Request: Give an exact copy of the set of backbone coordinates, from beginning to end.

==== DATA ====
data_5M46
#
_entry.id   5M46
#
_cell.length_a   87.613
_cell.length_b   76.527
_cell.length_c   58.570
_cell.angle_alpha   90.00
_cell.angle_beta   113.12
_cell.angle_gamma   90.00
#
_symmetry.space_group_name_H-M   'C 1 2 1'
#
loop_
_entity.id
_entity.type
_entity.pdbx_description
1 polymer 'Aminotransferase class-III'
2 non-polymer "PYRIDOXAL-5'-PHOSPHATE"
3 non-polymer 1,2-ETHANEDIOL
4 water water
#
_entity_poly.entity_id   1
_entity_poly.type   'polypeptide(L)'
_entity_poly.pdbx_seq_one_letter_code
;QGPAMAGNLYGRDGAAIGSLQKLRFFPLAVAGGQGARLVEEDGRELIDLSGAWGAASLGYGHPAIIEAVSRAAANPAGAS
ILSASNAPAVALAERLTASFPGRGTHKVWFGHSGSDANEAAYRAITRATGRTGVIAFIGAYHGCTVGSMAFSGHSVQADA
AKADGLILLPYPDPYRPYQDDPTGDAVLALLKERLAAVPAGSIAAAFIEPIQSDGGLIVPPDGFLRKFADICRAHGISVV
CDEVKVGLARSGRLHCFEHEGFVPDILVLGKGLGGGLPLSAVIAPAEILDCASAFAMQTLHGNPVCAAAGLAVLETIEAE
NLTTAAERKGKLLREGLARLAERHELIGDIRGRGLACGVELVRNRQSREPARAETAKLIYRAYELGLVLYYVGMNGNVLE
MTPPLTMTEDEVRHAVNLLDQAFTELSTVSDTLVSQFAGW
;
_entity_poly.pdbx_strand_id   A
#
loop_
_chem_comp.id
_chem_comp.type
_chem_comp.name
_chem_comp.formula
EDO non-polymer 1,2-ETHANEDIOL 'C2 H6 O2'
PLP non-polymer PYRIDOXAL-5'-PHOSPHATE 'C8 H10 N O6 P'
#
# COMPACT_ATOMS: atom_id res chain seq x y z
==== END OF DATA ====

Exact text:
data_5M46
#
_entry.id   5M46
#
_cell.length_a   87.613
_cell.length_b   76.527
_cell.length_c   58.570
_cell.angle_alpha   90.00
_cell.angle_beta   113.12
_cell.angle_gamma   90.00
#
_symmetry.space_group_name_H-M   'C 1 2 1'
#
loop_
_entity.id
_entity.type
_entity.pdbx_description
1 polymer 'Aminotransferase class-III'
2 non-polymer "PYRIDOXAL-5'-PHOSPHATE"
3 non-polymer 1,2-ETHANEDIOL
4 water water
#
_entity_poly.entity_id   1
_entity_poly.type   'polypeptide(L)'
_entity_poly.pdbx_seq_one_letter_code
;QGPAMAGNLYGRDGAAIGSLQKLRFFPLAVAGGQGARLVEEDGRELIDLSGAWGAASLGYGHPAIIEAVSRAAANPAGAS
ILSASNAPAVALAERLTASFPGRGTHKVWFGHSGSDANEAAYRAITRATGRTGVIAFIGAYHGCTVGSMAFSGHSVQADA
AKADGLILLPYPDPYRPYQDDPTGDAVLALLKERLAAVPAGSIAAAFIEPIQSDGGLIVPPDGFLRKFADICRAHGISVV
CDEVKVGLARSGRLHCFEHEGFVPDILVLGKGLGGGLPLSAVIAPAEILDCASAFAMQTLHGNPVCAAAGLAVLETIEAE
NLTTAAERKGKLLREGLARLAERHELIGDIRGRGLACGVELVRNRQSREPARAETAKLIYRAYELGLVLYYVGMNGNVLE
MTPPLTMTEDEVRHAVNLLDQAFTELSTVSDTLVSQFAGW
;
_entity_poly.pdbx_strand_id   A
#
loop_
_chem_comp.id
_chem_comp.type
_chem_comp.name
_chem_comp.formula
EDO non-polymer 1,2-ETHANEDIOL 'C2 H6 O2'
PLP non-polymer PYRIDOXAL-5'-PHOSPHATE 'C8 H10 N O6 P'
#
# COMPACT_ATOMS: atom_id res chain seq x y z